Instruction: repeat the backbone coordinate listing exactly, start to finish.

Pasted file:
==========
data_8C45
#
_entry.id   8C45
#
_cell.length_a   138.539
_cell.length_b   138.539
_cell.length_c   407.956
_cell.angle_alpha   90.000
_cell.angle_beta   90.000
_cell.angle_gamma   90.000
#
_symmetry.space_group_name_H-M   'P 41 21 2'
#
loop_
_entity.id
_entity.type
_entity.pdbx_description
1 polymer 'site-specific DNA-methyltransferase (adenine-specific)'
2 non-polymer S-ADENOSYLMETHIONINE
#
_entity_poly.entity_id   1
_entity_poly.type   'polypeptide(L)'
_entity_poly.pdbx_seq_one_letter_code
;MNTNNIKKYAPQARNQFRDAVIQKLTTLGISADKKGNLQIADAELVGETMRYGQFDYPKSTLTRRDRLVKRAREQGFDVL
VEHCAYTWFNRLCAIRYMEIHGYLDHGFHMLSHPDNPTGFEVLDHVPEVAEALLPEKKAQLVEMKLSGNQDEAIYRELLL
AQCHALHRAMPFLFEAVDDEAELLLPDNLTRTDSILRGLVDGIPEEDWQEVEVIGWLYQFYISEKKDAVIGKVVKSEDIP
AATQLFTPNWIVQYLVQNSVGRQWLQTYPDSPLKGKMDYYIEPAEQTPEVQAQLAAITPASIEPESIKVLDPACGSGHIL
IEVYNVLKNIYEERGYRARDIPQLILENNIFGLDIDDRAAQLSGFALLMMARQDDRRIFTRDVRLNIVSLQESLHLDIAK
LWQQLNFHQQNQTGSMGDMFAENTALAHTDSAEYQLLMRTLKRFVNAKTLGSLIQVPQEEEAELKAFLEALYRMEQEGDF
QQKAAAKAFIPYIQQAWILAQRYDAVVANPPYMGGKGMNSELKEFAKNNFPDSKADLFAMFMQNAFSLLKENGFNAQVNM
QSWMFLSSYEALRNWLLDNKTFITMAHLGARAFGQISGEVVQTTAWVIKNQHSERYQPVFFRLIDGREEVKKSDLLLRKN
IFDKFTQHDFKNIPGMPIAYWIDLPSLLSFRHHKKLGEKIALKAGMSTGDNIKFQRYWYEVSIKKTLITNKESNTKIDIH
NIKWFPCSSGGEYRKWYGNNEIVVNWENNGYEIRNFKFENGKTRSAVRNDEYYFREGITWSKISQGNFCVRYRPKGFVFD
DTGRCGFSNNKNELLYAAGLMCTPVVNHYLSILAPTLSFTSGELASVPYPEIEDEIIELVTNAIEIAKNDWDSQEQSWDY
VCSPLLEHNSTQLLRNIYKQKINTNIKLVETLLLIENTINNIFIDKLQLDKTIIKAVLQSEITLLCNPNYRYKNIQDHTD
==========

data_8C45
#
_entry.id   8C45
#
_cell.length_a   138.539
_cell.length_b   138.539
_cell.length_c   407.956
_cell.angle_alpha   90.000
_cell.angle_beta   90.000
_cell.angle_gamma   90.000
#
_symmetry.space_group_name_H-M   'P 41 21 2'
#
loop_
_entity.id
_entity.type
_entity.pdbx_description
1 polymer 'site-specific DNA-methyltransferase (adenine-specific)'
2 non-polymer S-ADENOSYLMETHIONINE
#
_entity_poly.entity_id   1
_entity_poly.type   'polypeptide(L)'
_entity_poly.pdbx_seq_one_letter_code
;MNTNNIKKYAPQARNQFRDAVIQKLTTLGISADKKGNLQIADAELVGETMRYGQFDYPKSTLTRRDRLVKRAREQGFDVL
VEHCAYTWFNRLCAIRYMEIHGYLDHGFHMLSHPDNPTGFEVLDHVPEVAEALLPEKKAQLVEMKLSGNQDEAIYRELLL
AQCHALHRAMPFLFEAVDDEAELLLPDNLTRTDSILRGLVDGIPEEDWQEVEVIGWLYQFYISEKKDAVIGKVVKSEDIP
AATQLFTPNWIVQYLVQNSVGRQWLQTYPDSPLKGKMDYYIEPAEQTPEVQAQLAAITPASIEPESIKVLDPACGSGHIL
IEVYNVLKNIYEERGYRARDIPQLILENNIFGLDIDDRAAQLSGFALLMMARQDDRRIFTRDVRLNIVSLQESLHLDIAK
LWQQLNFHQQNQTGSMGDMFAENTALAHTDSAEYQLLMRTLKRFVNAKTLGSLIQVPQEEEAELKAFLEALYRMEQEGDF
QQKAAAKAFIPYIQQAWILAQRYDAVVANPPYMGGKGMNSELKEFAKNNFPDSKADLFAMFMQNAFSLLKENGFNAQVNM
QSWMFLSSYEALRNWLLDNKTFITMAHLGARAFGQISGEVVQTTAWVIKNQHSERYQPVFFRLIDGREEVKKSDLLLRKN
IFDKFTQHDFKNIPGMPIAYWIDLPSLLSFRHHKKLGEKIALKAGMSTGDNIKFQRYWYEVSIKKTLITNKESNTKIDIH
NIKWFPCSSGGEYRKWYGNNEIVVNWENNGYEIRNFKFENGKTRSAVRNDEYYFREGITWSKISQGNFCVRYRPKGFVFD
DTGRCGFSNNKNELLYAAGLMCTPVVNHYLSILAPTLSFTSGELASVPYPEIEDEIIELVTNAIEIAKNDWDSQEQSWDY
VCSPLLEHNSTQLLRNIYKQKINTNIKLVETLLLIENTINNIFIDKLQLDKTIIKAVLQSEITLLCNPNYRYKNIQDHTD